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Five Long Winters

The Trials of British Romanticism


John Bugg


Stanford: University Press, 2013

Hardcover. xii+246 p. ISBN 978-0804785105. $60.00/£51.95


Reviewed by Sylvie Crinquand

Université de Bourgogne (Dijon)


What John Bugg offers is a reassessment of a few well-known literary works composed in the last decade of the 18th century, including poems by Coleridge and Wordsworth, as well as a study of other works, not always as well known, seen as a (muted) reaction to William Pitt’s repressive policies. Bugg clearly positions his work as a continuation of such studies on the Romantics as Nicholas Roe’s, or John Barrell’s, to whom he pays specific homage, which focus on the influence of the historical context on Romantic poetry; he wishes to enhance the potentially political dimension of literary works which, according to him, are still too often only read as works of art entirely cut off from circumstance.

With its quotation from “Tintern Abbey”, the title of the book stresses from the start that the five years under scrutiny felt long and wintry because of the pain created by Pitt’s repressive laws against freedom. The book then proceeds to analyse what Bugg calls a “poetics of gagging”, first by reminding his readers of a few historical facts (such as the laws passed by Pitt’s government, or the reality of surveillance) before turning to literary expression reacting to the facts he has outlined. In other words, Bugg wishes to reassess Romantic expressions of silence less as the evidence of mystical communion with transcendent nature than as what he calls “socially embedded silence”, brought about by the fear of reprisal. The perspective adopted is quite convincing, and leads to some stimulating suggestions, especially about the value of silence and the internalised effects of repression.

Five long winters, then, and five chapters for Bugg to make his argument clear. He points out that the digitisation of many newspaper sources has made this new development of romantic studies possible, thanks to the easy availability of new sources, and to the renewed awareness of the richness of newspaper culture at the time. The book provides five angles from which to approach the effects of repression on expression, like the consequences of the Gagging Acts or the prominence of prison metaphors in contemporaneous poetry. The book not only considers literary discourse, but also stresses how close writers like Coleridge and Wordsworth were to radical figures; its method thus associates literary history with literary criticism.

In his introduction, entitled “The Repressive 1790’s”, which outlines the laws passed in the last decade of the 18th century to restrict public expression, Bugg argues that he understands “literary form as a site not just of historical registration but of political engagement” [20]. Thus he considers what he calls the “poetics of silence” as a political gesture meant to comment on the repression. This hypothesis is very stimulating, and it is made conclusive by several analyses in the book, as we shall see in more detail.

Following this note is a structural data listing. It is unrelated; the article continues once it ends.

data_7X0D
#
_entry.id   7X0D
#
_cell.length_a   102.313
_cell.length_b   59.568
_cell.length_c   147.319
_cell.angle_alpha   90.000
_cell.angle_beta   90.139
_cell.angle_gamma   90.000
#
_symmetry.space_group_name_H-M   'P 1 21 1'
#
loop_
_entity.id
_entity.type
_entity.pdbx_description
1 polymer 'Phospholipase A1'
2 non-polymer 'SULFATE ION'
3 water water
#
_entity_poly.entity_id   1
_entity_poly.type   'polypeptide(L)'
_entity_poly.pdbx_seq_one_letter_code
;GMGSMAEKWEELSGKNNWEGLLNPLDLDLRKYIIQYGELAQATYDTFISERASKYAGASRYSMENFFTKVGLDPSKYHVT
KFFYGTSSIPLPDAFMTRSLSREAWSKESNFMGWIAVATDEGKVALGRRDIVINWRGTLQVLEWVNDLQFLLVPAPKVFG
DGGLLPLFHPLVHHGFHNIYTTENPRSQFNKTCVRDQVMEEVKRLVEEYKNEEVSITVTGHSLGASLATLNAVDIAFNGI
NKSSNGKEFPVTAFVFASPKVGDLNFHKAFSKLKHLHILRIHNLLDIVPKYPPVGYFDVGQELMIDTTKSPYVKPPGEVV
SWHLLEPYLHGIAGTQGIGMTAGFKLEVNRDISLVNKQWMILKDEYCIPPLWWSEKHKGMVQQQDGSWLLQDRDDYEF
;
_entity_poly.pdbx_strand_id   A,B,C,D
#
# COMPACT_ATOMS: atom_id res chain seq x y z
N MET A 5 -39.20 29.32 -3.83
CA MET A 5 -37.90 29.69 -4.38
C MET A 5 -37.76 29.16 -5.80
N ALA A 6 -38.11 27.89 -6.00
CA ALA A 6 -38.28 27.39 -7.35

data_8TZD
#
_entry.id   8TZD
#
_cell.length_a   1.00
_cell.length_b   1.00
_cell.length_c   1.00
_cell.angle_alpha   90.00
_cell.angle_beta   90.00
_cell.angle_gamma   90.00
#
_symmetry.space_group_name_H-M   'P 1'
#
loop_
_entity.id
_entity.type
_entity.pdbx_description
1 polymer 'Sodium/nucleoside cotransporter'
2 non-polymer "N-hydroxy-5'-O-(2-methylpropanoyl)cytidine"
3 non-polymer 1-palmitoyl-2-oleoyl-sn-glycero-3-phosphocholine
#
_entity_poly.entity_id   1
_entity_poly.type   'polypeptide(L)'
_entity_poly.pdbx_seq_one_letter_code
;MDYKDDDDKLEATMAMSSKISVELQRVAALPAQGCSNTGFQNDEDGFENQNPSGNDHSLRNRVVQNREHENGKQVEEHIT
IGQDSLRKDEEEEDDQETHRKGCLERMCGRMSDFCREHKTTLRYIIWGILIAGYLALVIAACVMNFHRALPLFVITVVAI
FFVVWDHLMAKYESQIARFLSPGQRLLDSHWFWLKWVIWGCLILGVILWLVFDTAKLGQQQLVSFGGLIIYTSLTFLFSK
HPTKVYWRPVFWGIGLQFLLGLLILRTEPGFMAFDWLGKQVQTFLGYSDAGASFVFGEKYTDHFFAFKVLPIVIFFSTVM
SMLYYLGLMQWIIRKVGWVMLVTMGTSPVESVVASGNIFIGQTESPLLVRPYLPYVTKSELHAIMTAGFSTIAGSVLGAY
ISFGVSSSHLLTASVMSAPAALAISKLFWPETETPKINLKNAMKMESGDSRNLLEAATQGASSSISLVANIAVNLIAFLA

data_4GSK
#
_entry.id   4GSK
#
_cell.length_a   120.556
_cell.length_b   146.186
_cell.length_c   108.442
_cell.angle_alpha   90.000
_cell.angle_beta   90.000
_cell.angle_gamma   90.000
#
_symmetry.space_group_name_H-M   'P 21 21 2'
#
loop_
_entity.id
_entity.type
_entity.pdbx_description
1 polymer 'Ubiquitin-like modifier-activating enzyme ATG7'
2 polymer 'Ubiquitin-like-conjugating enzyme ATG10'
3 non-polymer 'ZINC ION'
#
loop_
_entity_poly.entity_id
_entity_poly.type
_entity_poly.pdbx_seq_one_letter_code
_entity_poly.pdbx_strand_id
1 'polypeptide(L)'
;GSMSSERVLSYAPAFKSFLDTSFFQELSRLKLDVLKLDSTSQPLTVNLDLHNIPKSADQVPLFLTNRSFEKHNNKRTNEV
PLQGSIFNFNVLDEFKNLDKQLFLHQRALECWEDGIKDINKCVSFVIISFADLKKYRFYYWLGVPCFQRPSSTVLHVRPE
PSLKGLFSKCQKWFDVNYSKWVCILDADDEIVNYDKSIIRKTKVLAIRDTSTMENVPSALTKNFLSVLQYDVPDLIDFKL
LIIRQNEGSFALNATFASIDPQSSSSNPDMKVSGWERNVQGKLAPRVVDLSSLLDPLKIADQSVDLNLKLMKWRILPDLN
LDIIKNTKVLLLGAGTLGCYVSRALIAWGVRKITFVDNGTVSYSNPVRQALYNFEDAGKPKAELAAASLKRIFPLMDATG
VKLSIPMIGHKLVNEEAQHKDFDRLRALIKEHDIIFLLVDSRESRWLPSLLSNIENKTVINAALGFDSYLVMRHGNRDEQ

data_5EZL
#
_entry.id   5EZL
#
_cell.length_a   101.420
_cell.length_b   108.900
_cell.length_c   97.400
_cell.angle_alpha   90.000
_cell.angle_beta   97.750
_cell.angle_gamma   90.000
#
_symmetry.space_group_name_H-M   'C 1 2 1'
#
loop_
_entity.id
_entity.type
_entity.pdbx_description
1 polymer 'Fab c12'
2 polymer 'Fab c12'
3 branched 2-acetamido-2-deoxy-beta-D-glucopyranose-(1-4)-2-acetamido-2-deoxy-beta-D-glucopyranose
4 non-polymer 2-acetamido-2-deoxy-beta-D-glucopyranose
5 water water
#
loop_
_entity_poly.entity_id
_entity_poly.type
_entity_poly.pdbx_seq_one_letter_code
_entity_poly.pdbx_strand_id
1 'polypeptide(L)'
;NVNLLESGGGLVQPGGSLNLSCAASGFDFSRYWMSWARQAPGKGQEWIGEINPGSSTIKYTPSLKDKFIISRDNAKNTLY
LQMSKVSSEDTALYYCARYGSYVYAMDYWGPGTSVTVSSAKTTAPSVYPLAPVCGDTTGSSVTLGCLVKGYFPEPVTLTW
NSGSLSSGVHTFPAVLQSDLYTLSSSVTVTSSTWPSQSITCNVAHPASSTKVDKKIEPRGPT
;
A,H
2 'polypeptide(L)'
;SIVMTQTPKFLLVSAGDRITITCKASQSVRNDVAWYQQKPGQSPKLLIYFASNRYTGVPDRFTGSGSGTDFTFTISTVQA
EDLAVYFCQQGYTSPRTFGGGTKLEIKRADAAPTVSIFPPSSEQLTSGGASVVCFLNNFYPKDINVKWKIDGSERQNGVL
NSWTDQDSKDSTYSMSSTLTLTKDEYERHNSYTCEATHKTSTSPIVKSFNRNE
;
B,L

The first chapter centres on the Gagging Acts and on their influence on Godwin and Coleridge. The texts under study are Godwin’s Considerations and Coleridge’s The Plot Discovered. The chapter opens with a reminder of the existence of Pitt’s secret service of spies, which Bugg qualifies several times as “gothic”, before mentioning Peter Pindar’s satires as one of the manners of fighting against oppression. Bugg’s reading of The Plot Discovered stresses the sacred value of language for Coleridge, and reads this as a comment on the Gagging Acts, which can be equated with sin because they do not respect what is sacred. He then moves on to Godwin’s essay, which he analyses closely to show that contrary to most critics’ interpretation of the text, it is specifically constructed to subtly question the Gagging Acts. These readings act as a good introduction to what follows, although, contrary to the global argument of the book, they do not focus on works of literature, but on essays, which are here read from a literary angle, in very convincing terms.

This opening chapter sets the stage for the next one, which focuses on imprisoned writers, and on prison as a trope in contemporary literary writing. Bugg begins by reminding his readers that British jails were as notorious as the Bastille, stressing the correlation between the birth of “prison literature” and the birth of Romanticism. He then comments on the concept of felix carcer, and on poems by Wordsworth (“The Convict”) and Hannah More, to show how they position themselves regarding the role and the dangers of prison. This leads Bugg to focus on prison poetry, and to revisit Abrams’ definition of the romantic poem as enacting an “out-in-out process” as a comment particularly well suited to prison poetry, in which the speaker is confined and can only take imagined trips thanks to an object present in his cell. Poets like John Augustus Bonney and James Montgomery are here evoked before turning to John Thelwall’s Llyswen Lyrics, in which the poet demonstrates that he felt himself to be under constant surveillance. The chapter concludes with Coleridge’s “This Lime-Tree Bower My Prison”, in which the vocabulary relating to real – as opposed to symbolic – imprisonment is closely studied. The chapter thus tries to argue that being confined in jail not only acted as the theme of some pieces of poetry, but also became transmuted by literature to take on a more metaphorical status.